Family Business Director

Corporate Finance & Planning Insights for Multi-Generational Family Businesses

Category

Shareholder Engagement


How to Communicate Financial Results to Family Shareholders (Part 1)

Everyone agrees that communication promotes positive shareholder engagement, but what does it look like to communicate financial results effectively?  In this series of posts, we offer practical suggestions for presenting key financial data in ways that family shareholders find useful.  We start in this post with the balance sheet.

5 Reasons to Conduct a Shareholder Survey

An engaged and informed shareholder base is essential for the long-term health and success of any private company, and a periodic shareholder survey is a great tool for achieving that result. This week’s post includes a list of five good reasons for conducting a survey of your shareholders.

Buying Off the Discount Rack?

Recent headlines around publicly-traded family business Nordstrom, Inc. illustrate the challenges family business directors face when making hard decisions about family management, stock ownership, and whether to sell the family business. In this post, we take a closer look at where Nordstrom finds itself, and the range of options available to the directors for moving forward.

Innovation and Family Wealth

Recently published academic research from Vasiliki Kosmidou and Manju K. Ahuja highlights the relationship between innovation and family wealth. Our goal in this post is to introduce some of the authors’ most relevant findings to family business directors, translating, as we do, into a less academic idiom.

A Guide to Corporate Finance Fundamentals

Part 1 | Finance Basics: Return & Risk

This post is the first of four installments from our Corporate Finance in 30 Minutes whitepaper. We begin with a brief overview of return and risk, the two basic building blocks of corporate finance.

Tailoring Financial Decisions to the Meaning of Your Family Business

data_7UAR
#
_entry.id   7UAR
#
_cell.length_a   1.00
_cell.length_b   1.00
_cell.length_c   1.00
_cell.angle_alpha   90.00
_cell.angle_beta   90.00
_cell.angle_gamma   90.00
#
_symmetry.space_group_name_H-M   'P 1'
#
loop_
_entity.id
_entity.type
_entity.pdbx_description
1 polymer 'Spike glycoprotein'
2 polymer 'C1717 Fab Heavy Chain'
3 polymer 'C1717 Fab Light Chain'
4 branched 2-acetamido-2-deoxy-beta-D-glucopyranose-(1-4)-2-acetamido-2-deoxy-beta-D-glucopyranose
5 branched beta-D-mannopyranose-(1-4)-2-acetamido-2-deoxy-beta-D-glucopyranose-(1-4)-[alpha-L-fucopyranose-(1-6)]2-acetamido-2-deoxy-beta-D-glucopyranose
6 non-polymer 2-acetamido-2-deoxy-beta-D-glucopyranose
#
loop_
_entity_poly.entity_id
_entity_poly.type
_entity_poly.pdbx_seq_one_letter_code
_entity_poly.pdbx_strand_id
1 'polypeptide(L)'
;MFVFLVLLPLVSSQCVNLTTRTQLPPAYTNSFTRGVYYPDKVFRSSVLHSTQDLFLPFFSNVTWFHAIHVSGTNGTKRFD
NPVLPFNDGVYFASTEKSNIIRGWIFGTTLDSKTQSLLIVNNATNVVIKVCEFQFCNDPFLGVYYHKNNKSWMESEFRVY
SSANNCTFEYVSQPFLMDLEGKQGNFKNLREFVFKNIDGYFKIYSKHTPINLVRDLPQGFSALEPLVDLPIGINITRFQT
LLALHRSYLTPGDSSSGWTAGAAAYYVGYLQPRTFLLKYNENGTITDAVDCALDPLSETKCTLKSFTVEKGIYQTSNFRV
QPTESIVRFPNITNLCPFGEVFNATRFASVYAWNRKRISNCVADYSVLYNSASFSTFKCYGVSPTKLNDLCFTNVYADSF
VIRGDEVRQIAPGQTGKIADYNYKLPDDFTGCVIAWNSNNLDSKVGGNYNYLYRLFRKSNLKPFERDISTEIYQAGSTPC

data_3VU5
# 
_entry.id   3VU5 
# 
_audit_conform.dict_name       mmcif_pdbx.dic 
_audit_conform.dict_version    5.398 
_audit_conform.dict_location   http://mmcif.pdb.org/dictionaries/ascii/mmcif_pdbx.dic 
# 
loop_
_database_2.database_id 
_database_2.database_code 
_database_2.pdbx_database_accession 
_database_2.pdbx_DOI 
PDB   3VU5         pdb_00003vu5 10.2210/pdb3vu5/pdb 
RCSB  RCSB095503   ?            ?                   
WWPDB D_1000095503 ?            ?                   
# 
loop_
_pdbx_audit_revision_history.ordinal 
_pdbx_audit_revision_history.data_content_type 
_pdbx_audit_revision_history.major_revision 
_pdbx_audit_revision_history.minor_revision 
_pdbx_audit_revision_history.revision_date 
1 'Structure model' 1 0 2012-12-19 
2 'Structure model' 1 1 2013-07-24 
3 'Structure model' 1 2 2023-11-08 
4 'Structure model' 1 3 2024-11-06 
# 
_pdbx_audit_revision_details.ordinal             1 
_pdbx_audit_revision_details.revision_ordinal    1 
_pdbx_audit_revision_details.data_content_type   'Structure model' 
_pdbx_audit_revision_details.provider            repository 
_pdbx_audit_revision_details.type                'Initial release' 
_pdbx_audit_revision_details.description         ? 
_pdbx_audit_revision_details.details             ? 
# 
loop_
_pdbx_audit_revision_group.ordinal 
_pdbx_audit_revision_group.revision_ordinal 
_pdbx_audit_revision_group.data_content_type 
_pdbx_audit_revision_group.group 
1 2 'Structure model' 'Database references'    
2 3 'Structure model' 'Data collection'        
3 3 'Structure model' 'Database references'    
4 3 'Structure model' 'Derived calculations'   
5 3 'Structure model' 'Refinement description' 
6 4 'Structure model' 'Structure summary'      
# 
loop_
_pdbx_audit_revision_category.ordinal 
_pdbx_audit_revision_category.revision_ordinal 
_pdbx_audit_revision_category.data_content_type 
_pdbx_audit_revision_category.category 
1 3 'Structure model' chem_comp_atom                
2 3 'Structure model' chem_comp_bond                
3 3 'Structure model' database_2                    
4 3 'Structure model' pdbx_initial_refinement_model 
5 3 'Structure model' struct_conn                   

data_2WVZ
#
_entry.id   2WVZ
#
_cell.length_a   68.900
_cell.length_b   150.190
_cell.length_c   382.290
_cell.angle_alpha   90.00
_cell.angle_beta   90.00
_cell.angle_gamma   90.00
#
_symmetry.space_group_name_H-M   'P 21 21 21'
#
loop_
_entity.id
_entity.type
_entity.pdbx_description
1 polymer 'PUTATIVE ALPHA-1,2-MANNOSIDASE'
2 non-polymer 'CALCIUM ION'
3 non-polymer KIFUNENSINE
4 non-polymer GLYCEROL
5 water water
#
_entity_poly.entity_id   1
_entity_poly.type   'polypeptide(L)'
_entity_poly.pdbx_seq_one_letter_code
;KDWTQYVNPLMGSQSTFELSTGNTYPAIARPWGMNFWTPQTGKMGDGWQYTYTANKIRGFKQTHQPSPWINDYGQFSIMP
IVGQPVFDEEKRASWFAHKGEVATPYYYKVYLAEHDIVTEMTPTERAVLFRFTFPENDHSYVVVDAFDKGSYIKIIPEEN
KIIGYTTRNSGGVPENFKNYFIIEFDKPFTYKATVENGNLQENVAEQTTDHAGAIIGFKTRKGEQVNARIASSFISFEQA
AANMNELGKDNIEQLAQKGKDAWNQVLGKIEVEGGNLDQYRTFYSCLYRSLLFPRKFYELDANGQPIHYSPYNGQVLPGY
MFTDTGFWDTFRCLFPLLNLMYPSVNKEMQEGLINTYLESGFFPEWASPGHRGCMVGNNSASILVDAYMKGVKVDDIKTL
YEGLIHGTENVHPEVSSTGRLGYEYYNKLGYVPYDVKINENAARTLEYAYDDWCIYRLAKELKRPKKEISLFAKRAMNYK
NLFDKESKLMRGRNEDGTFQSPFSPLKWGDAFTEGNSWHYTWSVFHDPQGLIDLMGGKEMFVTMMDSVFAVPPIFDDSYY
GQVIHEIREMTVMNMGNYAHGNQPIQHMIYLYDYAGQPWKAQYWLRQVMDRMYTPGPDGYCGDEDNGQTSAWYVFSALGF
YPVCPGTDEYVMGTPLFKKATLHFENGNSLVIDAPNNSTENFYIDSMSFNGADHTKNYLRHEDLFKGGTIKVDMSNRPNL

In a previous post, we identified the four basic economic meanings that a family business can have. For some families, the business is an economic growth engine for future generations. For others, the family business is a store of value. Alternatively, the family business can be a source of wealth accumulation or a source of lifestyle for family members.

As noted, there are certain family and business characteristics that can help family members discern what meaning “fits” their circumstances best. The meaning of the family business, in turn, has implications for the dividend policy, reinvestment, and financing decisions for the family business. In this post, we examine how the meaning of the family business influences these corporate finance decisions.

Case Study: Second-Generation Shareholders Achieve Long-Term Sustainability

This case study summarizes a recent engagement in which we helped second-generation shareholders balance two objectives in setting up a dividend policy. They desired a dividend policy that would enable each shareholder to set aside a significant nest egg of liquidity independent of his or her ownership of the Company while also being reasonable for the company, given the development of outside management and the need for and opportunities for the Company to grow.